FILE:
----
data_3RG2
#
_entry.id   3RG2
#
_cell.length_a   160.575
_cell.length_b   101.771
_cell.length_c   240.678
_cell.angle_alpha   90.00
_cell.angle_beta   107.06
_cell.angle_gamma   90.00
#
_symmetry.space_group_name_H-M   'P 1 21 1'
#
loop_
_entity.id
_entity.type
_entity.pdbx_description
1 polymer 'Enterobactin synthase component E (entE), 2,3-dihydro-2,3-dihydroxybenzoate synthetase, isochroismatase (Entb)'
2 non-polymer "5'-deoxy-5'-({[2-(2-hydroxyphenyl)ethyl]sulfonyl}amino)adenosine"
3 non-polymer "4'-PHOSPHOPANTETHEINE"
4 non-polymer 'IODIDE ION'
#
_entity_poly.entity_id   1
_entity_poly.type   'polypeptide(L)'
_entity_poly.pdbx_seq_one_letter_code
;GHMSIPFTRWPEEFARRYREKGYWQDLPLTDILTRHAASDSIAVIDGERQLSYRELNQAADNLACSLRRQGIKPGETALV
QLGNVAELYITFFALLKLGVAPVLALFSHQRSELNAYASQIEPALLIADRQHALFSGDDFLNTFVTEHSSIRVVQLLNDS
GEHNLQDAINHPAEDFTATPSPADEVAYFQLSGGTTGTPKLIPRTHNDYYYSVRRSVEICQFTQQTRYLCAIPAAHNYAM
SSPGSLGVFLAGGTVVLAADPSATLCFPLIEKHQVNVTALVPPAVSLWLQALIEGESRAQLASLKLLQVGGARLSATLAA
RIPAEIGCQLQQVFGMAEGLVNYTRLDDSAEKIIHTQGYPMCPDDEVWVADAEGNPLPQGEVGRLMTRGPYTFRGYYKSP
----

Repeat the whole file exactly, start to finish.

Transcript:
data_3RG2
#
_entry.id   3RG2
#
_cell.length_a   160.575
_cell.length_b   101.771
_cell.length_c   240.678
_cell.angle_alpha   90.00
_cell.angle_beta   107.06
_cell.angle_gamma   90.00
#
_symmetry.space_group_name_H-M   'P 1 21 1'
#
loop_
_entity.id
_entity.type
_entity.pdbx_description
1 polymer 'Enterobactin synthase component E (entE), 2,3-dihydro-2,3-dihydroxybenzoate synthetase, isochroismatase (Entb)'
2 non-polymer "5'-deoxy-5'-({[2-(2-hydroxyphenyl)ethyl]sulfonyl}amino)adenosine"
3 non-polymer "4'-PHOSPHOPANTETHEINE"
4 non-polymer 'IODIDE ION'
#
_entity_poly.entity_id   1
_entity_poly.type   'polypeptide(L)'
_entity_poly.pdbx_seq_one_letter_code
;GHMSIPFTRWPEEFARRYREKGYWQDLPLTDILTRHAASDSIAVIDGERQLSYRELNQAADNLACSLRRQGIKPGETALV
QLGNVAELYITFFALLKLGVAPVLALFSHQRSELNAYASQIEPALLIADRQHALFSGDDFLNTFVTEHSSIRVVQLLNDS
GEHNLQDAINHPAEDFTATPSPADEVAYFQLSGGTTGTPKLIPRTHNDYYYSVRRSVEICQFTQQTRYLCAIPAAHNYAM
SSPGSLGVFLAGGTVVLAADPSATLCFPLIEKHQVNVTALVPPAVSLWLQALIEGESRAQLASLKLLQVGGARLSATLAA
RIPAEIGCQLQQVFGMAEGLVNYTRLDDSAEKIIHTQGYPMCPDDEVWVADAEGNPLPQGEVGRLMTRGPYTFRGYYKSP